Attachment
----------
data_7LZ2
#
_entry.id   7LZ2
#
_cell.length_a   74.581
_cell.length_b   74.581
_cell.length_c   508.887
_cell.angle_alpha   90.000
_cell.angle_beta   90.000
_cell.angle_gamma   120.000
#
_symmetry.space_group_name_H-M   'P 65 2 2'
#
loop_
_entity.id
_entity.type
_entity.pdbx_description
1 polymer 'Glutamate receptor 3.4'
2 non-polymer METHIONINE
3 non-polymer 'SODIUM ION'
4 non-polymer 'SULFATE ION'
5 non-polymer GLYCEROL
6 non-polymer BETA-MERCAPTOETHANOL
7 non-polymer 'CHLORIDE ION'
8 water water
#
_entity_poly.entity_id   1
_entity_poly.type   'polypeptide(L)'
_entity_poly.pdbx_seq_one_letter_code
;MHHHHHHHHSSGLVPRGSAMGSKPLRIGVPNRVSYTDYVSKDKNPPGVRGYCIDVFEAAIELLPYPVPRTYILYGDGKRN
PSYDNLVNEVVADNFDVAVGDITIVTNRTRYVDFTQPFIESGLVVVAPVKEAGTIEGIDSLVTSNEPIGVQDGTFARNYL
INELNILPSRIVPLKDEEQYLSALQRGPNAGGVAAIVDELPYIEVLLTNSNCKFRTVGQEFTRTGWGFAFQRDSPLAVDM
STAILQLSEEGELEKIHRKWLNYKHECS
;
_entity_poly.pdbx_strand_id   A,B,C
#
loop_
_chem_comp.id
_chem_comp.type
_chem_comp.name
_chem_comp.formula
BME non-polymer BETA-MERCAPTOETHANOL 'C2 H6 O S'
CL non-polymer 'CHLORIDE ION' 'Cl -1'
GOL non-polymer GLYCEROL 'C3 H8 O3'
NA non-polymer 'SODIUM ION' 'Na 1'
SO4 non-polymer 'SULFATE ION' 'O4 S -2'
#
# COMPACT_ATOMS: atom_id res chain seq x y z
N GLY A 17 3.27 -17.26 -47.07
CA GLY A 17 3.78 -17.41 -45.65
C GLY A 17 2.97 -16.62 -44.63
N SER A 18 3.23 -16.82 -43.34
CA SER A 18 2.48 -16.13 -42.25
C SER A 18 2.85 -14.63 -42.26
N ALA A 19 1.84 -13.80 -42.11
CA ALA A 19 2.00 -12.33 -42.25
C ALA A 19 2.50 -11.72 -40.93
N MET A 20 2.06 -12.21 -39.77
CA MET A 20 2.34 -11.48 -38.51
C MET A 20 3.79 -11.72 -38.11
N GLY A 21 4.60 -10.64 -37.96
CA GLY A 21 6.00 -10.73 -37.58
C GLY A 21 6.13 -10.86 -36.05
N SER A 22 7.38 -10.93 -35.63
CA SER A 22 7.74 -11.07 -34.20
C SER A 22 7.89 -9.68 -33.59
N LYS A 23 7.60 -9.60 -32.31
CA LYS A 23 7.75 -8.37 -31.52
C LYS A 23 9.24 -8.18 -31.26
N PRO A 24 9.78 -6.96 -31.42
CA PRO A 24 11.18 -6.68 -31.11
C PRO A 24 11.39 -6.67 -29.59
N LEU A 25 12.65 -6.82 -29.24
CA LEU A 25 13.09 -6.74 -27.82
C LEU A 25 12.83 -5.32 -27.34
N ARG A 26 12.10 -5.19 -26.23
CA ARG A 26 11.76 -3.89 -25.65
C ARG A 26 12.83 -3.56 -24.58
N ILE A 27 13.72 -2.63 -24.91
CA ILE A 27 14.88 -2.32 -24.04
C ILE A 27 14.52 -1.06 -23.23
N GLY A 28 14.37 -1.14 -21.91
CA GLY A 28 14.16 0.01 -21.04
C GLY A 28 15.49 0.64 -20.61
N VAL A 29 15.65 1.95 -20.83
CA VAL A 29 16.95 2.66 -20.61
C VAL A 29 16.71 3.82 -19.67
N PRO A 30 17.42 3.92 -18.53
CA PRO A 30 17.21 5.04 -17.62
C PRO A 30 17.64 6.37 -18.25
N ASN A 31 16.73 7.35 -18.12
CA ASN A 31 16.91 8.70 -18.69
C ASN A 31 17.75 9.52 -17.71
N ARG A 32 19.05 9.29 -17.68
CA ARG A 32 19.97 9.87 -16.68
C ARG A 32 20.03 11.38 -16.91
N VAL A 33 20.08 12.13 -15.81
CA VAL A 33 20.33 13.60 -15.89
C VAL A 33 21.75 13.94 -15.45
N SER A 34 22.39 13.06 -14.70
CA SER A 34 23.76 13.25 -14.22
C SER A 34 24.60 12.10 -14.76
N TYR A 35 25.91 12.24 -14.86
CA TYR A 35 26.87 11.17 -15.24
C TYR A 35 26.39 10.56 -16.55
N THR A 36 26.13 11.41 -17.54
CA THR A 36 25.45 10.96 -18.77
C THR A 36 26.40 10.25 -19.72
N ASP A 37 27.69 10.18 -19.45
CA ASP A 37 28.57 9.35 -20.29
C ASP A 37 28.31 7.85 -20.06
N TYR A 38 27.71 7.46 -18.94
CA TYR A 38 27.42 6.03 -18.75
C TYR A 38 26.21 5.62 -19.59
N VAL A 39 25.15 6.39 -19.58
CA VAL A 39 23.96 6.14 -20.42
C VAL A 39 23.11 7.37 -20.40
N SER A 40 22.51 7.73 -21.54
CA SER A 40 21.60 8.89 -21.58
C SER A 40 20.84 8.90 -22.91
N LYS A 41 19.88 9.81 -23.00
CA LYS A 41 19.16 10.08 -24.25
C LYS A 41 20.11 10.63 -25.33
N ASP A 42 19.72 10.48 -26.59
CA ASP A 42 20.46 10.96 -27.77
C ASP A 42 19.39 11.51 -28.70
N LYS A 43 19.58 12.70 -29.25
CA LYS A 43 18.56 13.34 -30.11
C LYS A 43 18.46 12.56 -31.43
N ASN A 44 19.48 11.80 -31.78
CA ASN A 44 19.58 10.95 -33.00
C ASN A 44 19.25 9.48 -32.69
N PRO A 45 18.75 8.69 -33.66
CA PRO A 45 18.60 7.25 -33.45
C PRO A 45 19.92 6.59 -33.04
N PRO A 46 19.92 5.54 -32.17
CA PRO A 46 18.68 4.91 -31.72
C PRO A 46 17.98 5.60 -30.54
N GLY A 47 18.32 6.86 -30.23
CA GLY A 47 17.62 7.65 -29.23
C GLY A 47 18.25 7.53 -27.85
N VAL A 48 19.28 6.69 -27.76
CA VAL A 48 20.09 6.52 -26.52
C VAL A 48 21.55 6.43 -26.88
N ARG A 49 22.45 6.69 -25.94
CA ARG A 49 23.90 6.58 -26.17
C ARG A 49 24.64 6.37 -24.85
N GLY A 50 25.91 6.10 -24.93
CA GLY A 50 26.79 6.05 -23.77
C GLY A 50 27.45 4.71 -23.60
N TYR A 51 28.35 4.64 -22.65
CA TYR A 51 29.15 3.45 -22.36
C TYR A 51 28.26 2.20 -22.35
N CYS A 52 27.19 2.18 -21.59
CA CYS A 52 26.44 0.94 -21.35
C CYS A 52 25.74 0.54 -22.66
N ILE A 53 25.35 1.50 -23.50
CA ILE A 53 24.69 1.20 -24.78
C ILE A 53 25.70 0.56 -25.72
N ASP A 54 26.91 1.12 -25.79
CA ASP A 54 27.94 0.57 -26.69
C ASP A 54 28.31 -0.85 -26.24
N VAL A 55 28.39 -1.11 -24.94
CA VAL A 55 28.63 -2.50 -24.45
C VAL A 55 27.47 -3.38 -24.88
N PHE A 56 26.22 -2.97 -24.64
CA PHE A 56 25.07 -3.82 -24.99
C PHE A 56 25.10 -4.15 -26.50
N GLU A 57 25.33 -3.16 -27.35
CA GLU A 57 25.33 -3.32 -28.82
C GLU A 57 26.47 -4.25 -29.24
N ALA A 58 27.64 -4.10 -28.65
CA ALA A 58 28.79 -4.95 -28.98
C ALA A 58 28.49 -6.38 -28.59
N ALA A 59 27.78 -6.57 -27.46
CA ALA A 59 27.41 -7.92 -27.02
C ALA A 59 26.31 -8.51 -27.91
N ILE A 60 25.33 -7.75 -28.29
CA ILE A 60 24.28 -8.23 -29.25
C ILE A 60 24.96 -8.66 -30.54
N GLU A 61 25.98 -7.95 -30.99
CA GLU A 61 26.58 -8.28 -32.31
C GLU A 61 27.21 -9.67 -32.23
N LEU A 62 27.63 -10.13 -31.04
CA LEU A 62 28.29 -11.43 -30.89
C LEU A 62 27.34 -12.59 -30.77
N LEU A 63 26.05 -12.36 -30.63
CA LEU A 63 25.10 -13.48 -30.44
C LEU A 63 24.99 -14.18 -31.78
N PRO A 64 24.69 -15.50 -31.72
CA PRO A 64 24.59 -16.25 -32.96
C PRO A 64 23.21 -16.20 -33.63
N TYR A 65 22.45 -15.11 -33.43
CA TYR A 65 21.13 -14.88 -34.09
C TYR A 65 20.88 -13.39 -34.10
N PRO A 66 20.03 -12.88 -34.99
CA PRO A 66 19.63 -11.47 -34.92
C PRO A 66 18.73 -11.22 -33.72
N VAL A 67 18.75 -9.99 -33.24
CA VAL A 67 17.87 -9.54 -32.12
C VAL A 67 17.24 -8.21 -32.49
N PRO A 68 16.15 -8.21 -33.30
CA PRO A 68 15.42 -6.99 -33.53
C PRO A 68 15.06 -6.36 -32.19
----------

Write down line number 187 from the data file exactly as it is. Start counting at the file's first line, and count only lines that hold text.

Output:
N LEU A 63 26.05 -12.36 -30.63